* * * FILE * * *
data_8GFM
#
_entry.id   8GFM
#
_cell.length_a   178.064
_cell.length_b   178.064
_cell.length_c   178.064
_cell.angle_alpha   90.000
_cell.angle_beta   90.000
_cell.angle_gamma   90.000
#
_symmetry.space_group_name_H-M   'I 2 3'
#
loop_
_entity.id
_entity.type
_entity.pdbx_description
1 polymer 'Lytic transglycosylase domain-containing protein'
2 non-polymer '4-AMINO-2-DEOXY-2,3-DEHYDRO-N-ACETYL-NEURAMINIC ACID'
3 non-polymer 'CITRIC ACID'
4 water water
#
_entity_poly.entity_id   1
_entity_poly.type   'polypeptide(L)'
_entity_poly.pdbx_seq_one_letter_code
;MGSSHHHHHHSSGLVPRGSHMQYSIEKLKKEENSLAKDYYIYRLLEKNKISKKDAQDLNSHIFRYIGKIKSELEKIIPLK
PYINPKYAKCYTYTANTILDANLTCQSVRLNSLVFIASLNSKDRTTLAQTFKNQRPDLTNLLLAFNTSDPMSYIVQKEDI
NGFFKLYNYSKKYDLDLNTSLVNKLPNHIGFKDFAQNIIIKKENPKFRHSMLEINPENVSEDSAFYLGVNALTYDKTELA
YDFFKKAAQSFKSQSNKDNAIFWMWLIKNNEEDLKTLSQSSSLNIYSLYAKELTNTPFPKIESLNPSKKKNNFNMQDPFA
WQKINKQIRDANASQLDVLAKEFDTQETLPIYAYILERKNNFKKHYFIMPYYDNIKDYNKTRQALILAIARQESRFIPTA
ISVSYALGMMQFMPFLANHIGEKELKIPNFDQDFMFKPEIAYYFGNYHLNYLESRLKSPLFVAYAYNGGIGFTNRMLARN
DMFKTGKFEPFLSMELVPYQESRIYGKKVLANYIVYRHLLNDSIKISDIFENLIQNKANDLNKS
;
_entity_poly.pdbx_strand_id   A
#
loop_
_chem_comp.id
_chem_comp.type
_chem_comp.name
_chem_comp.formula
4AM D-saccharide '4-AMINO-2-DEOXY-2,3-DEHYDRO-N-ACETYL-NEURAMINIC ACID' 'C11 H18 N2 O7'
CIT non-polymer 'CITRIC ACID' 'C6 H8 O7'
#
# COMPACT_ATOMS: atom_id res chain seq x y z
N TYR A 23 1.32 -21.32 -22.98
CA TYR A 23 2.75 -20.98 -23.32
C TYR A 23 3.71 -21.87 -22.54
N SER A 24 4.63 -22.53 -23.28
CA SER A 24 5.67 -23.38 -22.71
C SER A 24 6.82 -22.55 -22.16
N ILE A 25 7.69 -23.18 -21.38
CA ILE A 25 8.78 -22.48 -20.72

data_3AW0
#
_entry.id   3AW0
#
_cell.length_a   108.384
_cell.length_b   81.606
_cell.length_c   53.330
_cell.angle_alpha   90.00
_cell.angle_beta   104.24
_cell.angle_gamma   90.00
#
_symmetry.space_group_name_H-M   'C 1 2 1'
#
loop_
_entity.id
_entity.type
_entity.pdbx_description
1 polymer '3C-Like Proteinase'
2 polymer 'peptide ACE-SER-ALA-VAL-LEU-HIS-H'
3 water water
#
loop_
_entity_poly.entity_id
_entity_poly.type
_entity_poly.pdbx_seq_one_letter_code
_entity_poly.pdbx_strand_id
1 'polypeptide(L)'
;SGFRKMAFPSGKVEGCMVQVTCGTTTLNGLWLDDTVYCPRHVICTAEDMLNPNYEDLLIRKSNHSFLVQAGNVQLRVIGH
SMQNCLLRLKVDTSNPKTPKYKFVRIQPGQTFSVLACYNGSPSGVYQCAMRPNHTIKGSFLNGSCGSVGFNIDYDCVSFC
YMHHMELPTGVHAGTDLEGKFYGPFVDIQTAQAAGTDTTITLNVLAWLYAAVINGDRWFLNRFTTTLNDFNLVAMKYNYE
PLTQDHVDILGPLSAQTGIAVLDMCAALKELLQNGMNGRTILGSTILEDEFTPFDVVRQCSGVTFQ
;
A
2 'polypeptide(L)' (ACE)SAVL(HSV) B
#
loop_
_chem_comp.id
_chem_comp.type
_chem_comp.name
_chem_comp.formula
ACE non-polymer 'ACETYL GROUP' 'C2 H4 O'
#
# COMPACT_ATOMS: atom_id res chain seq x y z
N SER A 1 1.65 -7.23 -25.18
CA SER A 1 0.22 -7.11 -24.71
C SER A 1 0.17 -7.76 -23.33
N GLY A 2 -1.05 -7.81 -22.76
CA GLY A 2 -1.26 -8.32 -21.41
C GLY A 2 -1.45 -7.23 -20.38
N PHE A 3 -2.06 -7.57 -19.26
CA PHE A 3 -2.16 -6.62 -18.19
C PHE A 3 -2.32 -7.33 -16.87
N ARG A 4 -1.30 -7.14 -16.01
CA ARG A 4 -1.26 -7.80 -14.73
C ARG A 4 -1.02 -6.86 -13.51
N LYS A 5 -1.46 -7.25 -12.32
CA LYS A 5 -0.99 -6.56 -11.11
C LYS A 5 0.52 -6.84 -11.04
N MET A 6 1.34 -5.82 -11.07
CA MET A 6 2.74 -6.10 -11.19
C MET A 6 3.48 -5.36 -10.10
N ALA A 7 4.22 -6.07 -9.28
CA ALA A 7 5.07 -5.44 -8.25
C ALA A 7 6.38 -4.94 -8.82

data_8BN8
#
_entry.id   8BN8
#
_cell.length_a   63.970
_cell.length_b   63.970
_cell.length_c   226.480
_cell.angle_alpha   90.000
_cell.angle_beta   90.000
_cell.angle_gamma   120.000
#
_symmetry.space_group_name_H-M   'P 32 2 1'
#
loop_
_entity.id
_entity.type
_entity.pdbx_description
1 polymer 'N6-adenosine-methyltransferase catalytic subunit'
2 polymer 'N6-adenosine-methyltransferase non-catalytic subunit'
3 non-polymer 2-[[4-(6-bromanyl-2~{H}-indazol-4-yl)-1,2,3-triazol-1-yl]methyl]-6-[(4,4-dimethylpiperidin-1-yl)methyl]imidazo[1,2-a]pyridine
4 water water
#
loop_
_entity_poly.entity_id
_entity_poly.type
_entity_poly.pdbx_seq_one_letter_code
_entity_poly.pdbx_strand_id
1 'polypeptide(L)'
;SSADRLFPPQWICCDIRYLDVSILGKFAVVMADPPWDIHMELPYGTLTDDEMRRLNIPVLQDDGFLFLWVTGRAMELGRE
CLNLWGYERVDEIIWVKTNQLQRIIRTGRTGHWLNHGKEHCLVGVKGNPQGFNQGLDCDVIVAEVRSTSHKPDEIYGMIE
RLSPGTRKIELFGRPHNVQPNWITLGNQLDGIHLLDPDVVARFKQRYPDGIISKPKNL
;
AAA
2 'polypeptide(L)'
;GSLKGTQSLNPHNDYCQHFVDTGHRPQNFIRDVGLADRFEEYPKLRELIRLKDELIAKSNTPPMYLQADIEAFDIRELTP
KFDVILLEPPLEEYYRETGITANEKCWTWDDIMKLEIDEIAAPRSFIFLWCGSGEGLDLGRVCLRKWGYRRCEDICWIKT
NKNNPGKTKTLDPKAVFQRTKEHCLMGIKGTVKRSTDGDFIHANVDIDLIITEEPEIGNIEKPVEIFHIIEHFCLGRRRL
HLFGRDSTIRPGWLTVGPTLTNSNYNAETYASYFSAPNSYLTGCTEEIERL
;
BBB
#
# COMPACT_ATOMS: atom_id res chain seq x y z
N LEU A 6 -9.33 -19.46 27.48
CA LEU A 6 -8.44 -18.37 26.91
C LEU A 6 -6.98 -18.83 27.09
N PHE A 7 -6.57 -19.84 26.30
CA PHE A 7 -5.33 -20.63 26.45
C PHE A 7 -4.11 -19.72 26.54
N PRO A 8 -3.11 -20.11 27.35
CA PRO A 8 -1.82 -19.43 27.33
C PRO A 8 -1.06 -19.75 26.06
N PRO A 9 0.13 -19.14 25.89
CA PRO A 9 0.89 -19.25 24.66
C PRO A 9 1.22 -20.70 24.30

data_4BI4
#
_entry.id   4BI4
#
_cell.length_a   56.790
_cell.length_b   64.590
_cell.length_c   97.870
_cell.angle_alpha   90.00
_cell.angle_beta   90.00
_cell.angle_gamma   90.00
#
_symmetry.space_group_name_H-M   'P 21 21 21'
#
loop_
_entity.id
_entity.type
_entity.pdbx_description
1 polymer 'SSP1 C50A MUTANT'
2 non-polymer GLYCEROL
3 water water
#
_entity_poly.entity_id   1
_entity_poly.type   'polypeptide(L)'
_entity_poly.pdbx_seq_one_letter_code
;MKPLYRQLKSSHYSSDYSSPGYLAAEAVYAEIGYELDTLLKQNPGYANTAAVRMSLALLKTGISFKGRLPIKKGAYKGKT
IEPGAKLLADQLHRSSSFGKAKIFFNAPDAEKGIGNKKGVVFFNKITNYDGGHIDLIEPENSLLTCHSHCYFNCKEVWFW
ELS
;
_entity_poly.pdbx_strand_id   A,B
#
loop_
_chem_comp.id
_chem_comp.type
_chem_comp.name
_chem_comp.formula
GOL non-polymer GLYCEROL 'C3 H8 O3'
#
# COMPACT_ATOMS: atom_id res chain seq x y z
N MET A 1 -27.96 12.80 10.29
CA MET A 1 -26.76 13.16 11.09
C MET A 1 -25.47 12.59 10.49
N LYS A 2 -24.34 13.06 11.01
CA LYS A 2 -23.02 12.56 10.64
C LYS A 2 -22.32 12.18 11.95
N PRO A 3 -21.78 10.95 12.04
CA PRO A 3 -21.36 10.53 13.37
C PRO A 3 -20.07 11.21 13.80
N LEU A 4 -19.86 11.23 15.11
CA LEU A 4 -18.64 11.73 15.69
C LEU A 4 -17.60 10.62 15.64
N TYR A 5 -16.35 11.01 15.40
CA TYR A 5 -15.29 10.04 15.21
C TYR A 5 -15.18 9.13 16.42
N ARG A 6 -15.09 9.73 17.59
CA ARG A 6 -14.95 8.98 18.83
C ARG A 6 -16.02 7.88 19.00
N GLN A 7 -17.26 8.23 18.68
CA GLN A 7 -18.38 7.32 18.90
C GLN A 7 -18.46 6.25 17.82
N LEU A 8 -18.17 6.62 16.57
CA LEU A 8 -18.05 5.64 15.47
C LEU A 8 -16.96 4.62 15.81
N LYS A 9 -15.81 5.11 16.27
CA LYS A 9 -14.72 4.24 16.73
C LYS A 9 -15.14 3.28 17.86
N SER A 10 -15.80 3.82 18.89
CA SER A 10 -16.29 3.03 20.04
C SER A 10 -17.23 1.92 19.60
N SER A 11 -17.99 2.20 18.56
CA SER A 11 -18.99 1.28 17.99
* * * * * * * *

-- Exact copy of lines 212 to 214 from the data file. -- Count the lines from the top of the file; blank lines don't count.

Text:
N LYS A 2 -24.34 13.06 11.01
CA LYS A 2 -23.02 12.56 10.64
C LYS A 2 -22.32 12.18 11.95